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Calif. Takes Lead on Auto Emissions; Gov. Davis to Sign Law On Pollution That May Affect All U.S. Drivers
[FINAL Edition]
The Washington Post - Washington, D.C.
Subjects: Air pollution; Legislation -- California; Emission standards; Global warming
Author: Booth, William
Date: Jul 22, 2002
Start Page: A.01
Section: A SECTION

The new law, to be signed today by Gov. Gray Davis (D), is the first in the United States to directly affect consumers and to enlist American drivers in reducing the potential of global warming. The law addresses not the gases that cause smog but the invisible, odorless emissions that scientists say appear to be contributing to slow but risky heating of the planet.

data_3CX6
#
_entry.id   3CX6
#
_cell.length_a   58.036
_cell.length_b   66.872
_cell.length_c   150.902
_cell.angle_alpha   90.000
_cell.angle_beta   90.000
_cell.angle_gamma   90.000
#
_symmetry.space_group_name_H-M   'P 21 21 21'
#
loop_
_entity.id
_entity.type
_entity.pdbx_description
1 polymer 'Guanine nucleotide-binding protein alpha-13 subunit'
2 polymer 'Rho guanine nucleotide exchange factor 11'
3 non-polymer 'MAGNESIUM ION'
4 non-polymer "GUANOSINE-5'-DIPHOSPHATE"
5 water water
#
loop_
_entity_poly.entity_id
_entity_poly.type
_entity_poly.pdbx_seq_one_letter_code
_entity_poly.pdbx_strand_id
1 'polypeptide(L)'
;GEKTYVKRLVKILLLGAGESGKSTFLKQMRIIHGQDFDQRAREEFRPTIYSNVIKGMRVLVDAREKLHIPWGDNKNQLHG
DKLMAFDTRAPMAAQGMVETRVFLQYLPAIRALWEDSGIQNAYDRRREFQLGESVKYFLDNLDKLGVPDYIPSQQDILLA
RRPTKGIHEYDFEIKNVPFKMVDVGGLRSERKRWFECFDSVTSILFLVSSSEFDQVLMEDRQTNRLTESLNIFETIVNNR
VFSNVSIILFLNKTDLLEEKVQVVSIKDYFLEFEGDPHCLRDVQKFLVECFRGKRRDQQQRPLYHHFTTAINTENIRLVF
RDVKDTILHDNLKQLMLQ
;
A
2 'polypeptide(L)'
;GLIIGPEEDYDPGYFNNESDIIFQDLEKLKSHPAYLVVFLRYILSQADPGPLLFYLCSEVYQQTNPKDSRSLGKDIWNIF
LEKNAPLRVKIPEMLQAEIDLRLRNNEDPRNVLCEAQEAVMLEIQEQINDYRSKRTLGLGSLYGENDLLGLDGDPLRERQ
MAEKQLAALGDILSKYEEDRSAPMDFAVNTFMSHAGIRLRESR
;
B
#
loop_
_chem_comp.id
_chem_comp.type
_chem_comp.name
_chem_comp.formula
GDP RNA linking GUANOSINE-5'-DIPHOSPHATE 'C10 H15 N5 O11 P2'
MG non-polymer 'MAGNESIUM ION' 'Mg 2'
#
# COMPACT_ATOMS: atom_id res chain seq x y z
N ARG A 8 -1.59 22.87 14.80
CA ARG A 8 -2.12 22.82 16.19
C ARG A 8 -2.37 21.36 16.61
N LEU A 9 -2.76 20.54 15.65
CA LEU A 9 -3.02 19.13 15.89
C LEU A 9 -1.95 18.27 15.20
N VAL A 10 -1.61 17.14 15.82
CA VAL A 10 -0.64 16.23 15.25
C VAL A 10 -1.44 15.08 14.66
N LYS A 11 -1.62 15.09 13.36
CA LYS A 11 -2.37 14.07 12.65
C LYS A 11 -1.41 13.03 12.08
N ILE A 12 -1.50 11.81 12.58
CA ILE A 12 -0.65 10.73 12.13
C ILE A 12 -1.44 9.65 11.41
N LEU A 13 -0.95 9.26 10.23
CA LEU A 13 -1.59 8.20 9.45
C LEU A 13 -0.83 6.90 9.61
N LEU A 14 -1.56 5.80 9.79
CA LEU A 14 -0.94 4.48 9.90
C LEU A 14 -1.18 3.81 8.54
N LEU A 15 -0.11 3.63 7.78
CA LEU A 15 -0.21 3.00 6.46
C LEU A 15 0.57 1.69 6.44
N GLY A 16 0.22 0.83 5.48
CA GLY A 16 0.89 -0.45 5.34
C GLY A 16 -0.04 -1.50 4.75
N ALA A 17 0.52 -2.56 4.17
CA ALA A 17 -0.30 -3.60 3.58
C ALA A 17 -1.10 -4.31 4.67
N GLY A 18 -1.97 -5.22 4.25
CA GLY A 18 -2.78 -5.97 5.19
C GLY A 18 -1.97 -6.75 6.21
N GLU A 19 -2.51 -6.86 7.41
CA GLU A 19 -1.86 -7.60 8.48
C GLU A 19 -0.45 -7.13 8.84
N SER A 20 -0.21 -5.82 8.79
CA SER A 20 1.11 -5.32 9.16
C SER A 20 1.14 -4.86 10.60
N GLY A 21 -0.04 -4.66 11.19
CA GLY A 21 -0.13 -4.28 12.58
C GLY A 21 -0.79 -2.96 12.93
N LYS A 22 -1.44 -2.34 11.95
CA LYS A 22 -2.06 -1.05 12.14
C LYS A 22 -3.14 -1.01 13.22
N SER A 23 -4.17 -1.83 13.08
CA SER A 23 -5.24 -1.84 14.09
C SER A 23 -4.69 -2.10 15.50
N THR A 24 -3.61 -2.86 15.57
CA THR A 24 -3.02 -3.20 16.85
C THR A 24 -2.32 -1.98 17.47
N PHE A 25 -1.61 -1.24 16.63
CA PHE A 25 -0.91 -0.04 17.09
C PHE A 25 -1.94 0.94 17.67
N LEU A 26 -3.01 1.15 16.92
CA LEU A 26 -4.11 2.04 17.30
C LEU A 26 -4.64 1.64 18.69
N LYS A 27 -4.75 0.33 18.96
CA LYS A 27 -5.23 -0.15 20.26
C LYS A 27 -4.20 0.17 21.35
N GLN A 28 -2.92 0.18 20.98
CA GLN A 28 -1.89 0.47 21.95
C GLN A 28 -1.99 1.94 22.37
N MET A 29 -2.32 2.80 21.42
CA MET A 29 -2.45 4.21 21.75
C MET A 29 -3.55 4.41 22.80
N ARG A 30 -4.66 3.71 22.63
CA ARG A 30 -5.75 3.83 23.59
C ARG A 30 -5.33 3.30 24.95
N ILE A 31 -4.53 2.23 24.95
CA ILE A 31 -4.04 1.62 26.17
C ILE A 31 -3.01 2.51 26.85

The bitterly fought legislation represents a clear victory for environmentalists over the auto and oil industries. Davis sat on the fence during the debates and lobbying campaigns of the spring and summer, which saw an advertising blitz by the auto and oil industries warning consumers that the faceless bureaucrats were going to take away their SUVs.

Davis said that warming could have profound impacts upon a state dependent on such things as snow fall in the Sierra mountains, which melts and then pours into the aqueducts that irrigate farmland and fills the taps of water-hungry cities. Davis also said that every coastal state should be worried about projections for sea level rise caused by melting glaciers at the north and south poles.

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